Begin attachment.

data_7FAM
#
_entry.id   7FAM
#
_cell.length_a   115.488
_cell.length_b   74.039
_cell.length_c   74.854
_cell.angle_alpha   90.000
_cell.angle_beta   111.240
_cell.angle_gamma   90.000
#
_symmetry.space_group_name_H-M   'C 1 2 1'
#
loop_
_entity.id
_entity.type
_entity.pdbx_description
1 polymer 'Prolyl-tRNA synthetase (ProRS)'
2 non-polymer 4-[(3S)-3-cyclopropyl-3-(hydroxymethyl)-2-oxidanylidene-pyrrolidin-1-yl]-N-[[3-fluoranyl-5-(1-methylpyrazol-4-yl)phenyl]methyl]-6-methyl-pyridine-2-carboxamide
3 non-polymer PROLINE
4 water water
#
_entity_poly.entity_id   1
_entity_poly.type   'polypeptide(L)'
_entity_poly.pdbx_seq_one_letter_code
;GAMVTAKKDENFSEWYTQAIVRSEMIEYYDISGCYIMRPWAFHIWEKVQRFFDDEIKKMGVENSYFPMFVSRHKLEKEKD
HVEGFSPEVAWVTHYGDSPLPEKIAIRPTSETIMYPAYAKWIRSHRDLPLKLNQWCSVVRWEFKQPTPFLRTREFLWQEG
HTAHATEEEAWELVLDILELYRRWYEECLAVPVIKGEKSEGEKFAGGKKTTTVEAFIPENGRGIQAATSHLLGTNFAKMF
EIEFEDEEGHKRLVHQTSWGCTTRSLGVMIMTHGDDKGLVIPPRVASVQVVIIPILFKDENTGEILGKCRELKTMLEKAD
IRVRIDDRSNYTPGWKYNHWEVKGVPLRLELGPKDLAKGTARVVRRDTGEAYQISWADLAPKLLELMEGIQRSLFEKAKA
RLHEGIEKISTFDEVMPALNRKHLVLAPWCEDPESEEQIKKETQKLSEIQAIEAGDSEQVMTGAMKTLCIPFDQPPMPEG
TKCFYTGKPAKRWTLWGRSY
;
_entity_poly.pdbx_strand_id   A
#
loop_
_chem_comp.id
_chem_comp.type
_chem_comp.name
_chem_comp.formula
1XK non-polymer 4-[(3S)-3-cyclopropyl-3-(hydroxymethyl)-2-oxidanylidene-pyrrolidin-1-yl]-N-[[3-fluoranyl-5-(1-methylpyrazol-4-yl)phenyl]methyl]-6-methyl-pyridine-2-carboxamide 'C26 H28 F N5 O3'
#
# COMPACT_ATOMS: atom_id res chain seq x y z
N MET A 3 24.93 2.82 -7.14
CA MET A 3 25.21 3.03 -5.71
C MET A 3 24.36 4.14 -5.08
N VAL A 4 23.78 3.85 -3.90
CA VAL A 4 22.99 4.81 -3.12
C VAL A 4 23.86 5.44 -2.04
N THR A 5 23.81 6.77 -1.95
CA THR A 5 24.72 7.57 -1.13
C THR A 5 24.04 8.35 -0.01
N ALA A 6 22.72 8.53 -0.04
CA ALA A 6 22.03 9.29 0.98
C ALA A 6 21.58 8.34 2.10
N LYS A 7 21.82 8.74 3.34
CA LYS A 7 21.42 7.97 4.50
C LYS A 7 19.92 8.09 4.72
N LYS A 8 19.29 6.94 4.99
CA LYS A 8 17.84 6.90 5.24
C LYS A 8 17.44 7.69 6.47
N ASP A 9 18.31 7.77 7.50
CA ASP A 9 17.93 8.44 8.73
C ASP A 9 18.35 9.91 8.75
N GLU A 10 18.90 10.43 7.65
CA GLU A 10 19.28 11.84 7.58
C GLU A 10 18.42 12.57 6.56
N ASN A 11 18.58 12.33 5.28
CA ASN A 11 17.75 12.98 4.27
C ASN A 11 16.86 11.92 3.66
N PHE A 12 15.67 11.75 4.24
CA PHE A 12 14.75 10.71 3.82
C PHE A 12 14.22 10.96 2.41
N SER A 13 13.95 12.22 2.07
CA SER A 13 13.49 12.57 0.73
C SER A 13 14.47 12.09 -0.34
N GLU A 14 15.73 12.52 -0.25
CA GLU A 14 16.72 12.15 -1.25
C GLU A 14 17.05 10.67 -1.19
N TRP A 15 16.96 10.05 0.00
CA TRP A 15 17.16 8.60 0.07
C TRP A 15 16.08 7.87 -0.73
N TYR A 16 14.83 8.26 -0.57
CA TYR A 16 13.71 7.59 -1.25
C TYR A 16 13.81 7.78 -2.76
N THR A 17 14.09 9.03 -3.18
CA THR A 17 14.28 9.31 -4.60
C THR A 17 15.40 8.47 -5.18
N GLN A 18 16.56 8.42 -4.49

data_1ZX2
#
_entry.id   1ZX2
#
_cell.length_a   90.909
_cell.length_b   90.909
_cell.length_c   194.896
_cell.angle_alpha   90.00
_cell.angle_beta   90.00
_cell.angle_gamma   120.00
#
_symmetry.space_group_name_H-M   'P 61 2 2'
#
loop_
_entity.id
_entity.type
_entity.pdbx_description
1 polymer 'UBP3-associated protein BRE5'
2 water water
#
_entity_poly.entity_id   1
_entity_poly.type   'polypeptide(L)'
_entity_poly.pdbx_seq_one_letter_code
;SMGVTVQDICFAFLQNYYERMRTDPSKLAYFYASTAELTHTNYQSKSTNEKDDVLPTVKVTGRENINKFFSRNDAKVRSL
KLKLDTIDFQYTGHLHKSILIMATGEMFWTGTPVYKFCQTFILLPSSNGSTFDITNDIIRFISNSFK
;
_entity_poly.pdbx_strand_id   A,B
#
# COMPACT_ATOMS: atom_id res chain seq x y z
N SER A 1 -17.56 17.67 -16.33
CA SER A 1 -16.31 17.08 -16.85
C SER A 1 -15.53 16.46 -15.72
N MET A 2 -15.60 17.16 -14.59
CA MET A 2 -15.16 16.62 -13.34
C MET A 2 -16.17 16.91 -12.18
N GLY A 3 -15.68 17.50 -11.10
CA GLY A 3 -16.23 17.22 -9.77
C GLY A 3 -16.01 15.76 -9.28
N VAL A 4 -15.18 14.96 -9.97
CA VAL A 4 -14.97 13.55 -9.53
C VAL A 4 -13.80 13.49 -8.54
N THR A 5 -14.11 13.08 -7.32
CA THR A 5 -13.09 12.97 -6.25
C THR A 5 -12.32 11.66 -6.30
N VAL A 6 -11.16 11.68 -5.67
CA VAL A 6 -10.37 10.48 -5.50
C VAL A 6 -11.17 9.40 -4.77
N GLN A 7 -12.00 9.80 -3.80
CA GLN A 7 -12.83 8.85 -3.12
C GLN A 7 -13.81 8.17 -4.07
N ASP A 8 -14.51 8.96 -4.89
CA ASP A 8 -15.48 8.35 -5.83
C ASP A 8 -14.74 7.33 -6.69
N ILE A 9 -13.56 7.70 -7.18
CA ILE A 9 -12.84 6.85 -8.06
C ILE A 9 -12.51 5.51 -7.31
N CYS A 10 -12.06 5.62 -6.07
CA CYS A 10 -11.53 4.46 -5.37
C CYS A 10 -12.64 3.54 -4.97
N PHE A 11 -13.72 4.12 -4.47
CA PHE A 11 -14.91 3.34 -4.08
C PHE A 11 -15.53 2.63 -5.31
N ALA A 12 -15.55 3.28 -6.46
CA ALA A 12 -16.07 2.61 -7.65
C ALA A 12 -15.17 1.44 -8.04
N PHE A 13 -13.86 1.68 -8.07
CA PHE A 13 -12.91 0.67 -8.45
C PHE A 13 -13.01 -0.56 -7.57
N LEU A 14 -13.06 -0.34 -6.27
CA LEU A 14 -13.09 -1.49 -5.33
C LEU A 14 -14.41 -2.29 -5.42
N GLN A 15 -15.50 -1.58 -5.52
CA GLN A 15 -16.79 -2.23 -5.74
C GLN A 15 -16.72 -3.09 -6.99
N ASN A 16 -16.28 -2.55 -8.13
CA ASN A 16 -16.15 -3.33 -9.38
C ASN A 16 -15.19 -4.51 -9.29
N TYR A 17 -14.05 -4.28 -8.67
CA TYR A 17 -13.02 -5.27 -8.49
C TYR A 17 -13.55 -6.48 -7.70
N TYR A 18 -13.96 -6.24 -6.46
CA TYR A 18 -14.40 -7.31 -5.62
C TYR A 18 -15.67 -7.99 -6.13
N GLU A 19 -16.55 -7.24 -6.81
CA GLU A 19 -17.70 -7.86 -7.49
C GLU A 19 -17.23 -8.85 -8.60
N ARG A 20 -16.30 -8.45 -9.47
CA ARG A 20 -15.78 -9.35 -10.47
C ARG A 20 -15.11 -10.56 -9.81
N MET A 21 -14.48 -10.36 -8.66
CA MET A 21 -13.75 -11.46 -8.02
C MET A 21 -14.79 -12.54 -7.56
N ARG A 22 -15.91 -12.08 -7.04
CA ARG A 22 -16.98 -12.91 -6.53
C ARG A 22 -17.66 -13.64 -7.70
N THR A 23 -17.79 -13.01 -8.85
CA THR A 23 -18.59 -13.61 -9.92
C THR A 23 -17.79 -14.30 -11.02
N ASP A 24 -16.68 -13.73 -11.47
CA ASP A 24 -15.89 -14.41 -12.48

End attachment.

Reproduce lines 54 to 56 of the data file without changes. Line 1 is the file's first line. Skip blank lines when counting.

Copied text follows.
CA ALA A 6 22.03 9.29 0.98
C ALA A 6 21.58 8.34 2.10
N LYS A 7 21.82 8.74 3.34